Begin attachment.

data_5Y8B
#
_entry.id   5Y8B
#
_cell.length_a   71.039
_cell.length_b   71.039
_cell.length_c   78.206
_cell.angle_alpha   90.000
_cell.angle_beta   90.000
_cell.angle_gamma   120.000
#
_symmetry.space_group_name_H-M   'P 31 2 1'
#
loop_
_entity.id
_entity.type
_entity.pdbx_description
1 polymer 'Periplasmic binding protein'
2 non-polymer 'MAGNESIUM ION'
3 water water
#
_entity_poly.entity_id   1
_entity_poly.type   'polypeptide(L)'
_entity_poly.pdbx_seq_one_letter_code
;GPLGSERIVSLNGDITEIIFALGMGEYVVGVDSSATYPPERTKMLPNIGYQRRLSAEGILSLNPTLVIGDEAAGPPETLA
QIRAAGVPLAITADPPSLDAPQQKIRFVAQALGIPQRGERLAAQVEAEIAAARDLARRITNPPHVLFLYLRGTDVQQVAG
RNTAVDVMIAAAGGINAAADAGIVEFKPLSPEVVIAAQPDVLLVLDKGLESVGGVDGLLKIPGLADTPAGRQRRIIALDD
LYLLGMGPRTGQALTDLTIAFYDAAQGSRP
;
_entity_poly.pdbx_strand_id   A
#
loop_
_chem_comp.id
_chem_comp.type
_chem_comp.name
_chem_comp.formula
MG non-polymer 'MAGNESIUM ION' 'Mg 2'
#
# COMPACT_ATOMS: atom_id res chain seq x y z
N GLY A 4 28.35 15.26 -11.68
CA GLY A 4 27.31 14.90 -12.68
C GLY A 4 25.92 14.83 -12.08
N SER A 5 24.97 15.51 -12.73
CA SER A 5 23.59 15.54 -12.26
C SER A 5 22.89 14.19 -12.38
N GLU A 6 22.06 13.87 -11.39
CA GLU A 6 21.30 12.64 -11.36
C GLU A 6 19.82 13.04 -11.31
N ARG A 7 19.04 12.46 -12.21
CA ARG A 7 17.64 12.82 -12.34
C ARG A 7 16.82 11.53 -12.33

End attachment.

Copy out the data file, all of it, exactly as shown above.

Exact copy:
data_5Y8B
#
_entry.id   5Y8B
#
_cell.length_a   71.039
_cell.length_b   71.039
_cell.length_c   78.206
_cell.angle_alpha   90.000
_cell.angle_beta   90.000
_cell.angle_gamma   120.000
#
_symmetry.space_group_name_H-M   'P 31 2 1'
#
loop_
_entity.id
_entity.type
_entity.pdbx_description
1 polymer 'Periplasmic binding protein'
2 non-polymer 'MAGNESIUM ION'
3 water water
#
_entity_poly.entity_id   1
_entity_poly.type   'polypeptide(L)'
_entity_poly.pdbx_seq_one_letter_code
;GPLGSERIVSLNGDITEIIFALGMGEYVVGVDSSATYPPERTKMLPNIGYQRRLSAEGILSLNPTLVIGDEAAGPPETLA
QIRAAGVPLAITADPPSLDAPQQKIRFVAQALGIPQRGERLAAQVEAEIAAARDLARRITNPPHVLFLYLRGTDVQQVAG
RNTAVDVMIAAAGGINAAADAGIVEFKPLSPEVVIAAQPDVLLVLDKGLESVGGVDGLLKIPGLADTPAGRQRRIIALDD
LYLLGMGPRTGQALTDLTIAFYDAAQGSRP
;
_entity_poly.pdbx_strand_id   A
#
loop_
_chem_comp.id
_chem_comp.type
_chem_comp.name
_chem_comp.formula
MG non-polymer 'MAGNESIUM ION' 'Mg 2'
#
# COMPACT_ATOMS: atom_id res chain seq x y z
N GLY A 4 28.35 15.26 -11.68
CA GLY A 4 27.31 14.90 -12.68
C GLY A 4 25.92 14.83 -12.08
N SER A 5 24.97 15.51 -12.73
CA SER A 5 23.59 15.54 -12.26
C SER A 5 22.89 14.19 -12.38
N GLU A 6 22.06 13.87 -11.39
CA GLU A 6 21.30 12.64 -11.36
C GLU A 6 19.82 13.04 -11.31
N ARG A 7 19.04 12.46 -12.21
CA ARG A 7 17.64 12.82 -12.34
C ARG A 7 16.82 11.53 -12.33